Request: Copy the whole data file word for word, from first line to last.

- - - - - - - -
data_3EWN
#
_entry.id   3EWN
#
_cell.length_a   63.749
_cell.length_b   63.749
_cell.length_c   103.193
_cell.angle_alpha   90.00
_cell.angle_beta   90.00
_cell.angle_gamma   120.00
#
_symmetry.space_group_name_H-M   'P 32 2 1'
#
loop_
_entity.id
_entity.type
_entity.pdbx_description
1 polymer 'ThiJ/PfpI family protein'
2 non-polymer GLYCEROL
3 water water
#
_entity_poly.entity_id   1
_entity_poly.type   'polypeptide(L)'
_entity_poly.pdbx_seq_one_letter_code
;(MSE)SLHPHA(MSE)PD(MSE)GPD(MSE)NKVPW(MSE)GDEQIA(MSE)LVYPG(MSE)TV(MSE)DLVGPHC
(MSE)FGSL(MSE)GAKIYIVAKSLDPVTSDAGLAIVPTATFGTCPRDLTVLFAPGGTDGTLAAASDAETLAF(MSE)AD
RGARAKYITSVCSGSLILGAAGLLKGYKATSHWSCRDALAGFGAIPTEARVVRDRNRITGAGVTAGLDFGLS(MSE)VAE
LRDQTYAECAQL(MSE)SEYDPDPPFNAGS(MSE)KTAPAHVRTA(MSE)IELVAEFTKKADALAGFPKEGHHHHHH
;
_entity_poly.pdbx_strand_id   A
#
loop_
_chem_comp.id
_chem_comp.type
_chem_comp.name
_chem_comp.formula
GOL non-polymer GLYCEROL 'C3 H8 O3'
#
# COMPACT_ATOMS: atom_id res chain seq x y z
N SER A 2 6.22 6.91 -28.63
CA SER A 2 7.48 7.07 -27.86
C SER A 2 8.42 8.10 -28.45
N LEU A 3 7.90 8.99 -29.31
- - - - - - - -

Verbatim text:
data_3EWN
#
_entry.id   3EWN
#
_cell.length_a   63.749
_cell.length_b   63.749
_cell.length_c   103.193
_cell.angle_alpha   90.00
_cell.angle_beta   90.00
_cell.angle_gamma   120.00
#
_symmetry.space_group_name_H-M   'P 32 2 1'
#
loop_
_entity.id
_entity.type
_entity.pdbx_description
1 polymer 'ThiJ/PfpI family protein'
2 non-polymer GLYCEROL
3 water water
#
_entity_poly.entity_id   1
_entity_poly.type   'polypeptide(L)'
_entity_poly.pdbx_seq_one_letter_code
;(MSE)SLHPHA(MSE)PD(MSE)GPD(MSE)NKVPW(MSE)GDEQIA(MSE)LVYPG(MSE)TV(MSE)DLVGPHC
(MSE)FGSL(MSE)GAKIYIVAKSLDPVTSDAGLAIVPTATFGTCPRDLTVLFAPGGTDGTLAAASDAETLAF(MSE)AD
RGARAKYITSVCSGSLILGAAGLLKGYKATSHWSCRDALAGFGAIPTEARVVRDRNRITGAGVTAGLDFGLS(MSE)VAE
LRDQTYAECAQL(MSE)SEYDPDPPFNAGS(MSE)KTAPAHVRTA(MSE)IELVAEFTKKADALAGFPKEGHHHHHH
;
_entity_poly.pdbx_strand_id   A
#
loop_
_chem_comp.id
_chem_comp.type
_chem_comp.name
_chem_comp.formula
GOL non-polymer GLYCEROL 'C3 H8 O3'
#
# COMPACT_ATOMS: atom_id res chain seq x y z
N SER A 2 6.22 6.91 -28.63
CA SER A 2 7.48 7.07 -27.86
C SER A 2 8.42 8.10 -28.45
N LEU A 3 7.90 8.99 -29.31